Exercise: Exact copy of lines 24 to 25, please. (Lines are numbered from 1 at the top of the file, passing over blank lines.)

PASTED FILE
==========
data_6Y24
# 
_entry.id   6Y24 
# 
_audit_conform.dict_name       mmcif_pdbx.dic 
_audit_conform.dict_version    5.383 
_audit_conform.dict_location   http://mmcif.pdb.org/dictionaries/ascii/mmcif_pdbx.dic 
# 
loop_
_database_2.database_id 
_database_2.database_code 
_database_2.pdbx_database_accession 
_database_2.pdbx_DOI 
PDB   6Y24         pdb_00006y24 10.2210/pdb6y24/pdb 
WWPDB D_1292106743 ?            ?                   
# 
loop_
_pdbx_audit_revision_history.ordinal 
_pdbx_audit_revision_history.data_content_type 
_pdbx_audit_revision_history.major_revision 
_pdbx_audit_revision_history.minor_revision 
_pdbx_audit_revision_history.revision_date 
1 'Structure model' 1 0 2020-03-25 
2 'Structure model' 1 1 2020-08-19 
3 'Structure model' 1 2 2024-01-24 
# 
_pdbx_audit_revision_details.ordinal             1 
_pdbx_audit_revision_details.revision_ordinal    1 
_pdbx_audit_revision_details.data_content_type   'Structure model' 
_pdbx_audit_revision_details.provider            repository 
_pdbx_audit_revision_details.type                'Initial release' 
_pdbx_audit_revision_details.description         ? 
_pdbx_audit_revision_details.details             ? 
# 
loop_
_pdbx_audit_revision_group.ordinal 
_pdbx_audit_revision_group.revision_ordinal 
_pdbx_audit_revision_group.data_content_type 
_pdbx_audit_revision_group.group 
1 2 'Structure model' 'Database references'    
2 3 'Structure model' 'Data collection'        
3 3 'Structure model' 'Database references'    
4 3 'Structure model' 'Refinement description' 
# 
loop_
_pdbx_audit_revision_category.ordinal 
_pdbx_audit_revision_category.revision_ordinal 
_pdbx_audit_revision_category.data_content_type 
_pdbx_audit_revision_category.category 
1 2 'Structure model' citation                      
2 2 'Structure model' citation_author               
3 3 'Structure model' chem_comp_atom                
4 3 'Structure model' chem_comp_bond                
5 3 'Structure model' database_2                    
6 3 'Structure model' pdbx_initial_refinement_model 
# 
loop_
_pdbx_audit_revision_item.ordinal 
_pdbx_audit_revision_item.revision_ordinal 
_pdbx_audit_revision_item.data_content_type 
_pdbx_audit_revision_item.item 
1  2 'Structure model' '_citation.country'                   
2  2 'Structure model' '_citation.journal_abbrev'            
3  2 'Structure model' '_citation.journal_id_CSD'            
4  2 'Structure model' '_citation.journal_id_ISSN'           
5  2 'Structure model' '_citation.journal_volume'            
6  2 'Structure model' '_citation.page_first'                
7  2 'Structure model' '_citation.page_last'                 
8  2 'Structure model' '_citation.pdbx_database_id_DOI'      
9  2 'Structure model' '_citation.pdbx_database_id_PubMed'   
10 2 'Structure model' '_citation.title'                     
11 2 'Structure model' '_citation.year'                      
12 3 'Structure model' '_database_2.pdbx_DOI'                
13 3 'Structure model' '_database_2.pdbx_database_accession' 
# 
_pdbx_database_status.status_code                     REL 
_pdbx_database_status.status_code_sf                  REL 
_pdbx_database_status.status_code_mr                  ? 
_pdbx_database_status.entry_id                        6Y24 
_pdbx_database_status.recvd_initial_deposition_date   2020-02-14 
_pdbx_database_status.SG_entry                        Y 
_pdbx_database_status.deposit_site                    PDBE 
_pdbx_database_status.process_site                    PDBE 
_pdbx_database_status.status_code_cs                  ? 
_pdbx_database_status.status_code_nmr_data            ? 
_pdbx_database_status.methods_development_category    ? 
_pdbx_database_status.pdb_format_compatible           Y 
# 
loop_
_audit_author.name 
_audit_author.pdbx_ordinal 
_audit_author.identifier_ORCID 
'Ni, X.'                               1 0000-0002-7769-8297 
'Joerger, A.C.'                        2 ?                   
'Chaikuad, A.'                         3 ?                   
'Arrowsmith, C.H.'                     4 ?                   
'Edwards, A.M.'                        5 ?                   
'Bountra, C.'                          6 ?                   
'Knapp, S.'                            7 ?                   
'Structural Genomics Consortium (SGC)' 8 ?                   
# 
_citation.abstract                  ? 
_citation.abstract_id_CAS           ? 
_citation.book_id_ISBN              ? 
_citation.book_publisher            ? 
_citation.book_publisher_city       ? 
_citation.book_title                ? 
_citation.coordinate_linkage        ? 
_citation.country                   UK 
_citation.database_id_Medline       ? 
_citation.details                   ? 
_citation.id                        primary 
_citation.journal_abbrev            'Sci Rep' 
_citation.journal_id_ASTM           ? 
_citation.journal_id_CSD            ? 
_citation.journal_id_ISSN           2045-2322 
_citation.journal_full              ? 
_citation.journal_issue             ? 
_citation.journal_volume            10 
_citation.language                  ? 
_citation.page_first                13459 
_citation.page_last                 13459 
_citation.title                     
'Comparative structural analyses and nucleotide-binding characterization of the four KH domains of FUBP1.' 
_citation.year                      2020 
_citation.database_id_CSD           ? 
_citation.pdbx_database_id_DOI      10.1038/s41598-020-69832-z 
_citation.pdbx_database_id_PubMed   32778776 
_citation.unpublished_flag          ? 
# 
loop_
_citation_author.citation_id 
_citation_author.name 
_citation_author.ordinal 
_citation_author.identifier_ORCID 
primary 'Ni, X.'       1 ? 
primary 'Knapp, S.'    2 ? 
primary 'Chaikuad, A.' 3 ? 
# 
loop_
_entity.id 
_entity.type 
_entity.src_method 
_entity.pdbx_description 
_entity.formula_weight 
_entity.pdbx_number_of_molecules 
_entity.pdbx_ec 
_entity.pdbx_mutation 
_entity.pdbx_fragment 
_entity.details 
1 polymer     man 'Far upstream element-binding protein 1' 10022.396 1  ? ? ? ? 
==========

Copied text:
2 'Structure model' 1 1 2020-08-19 
3 'Structure model' 1 2 2024-01-24 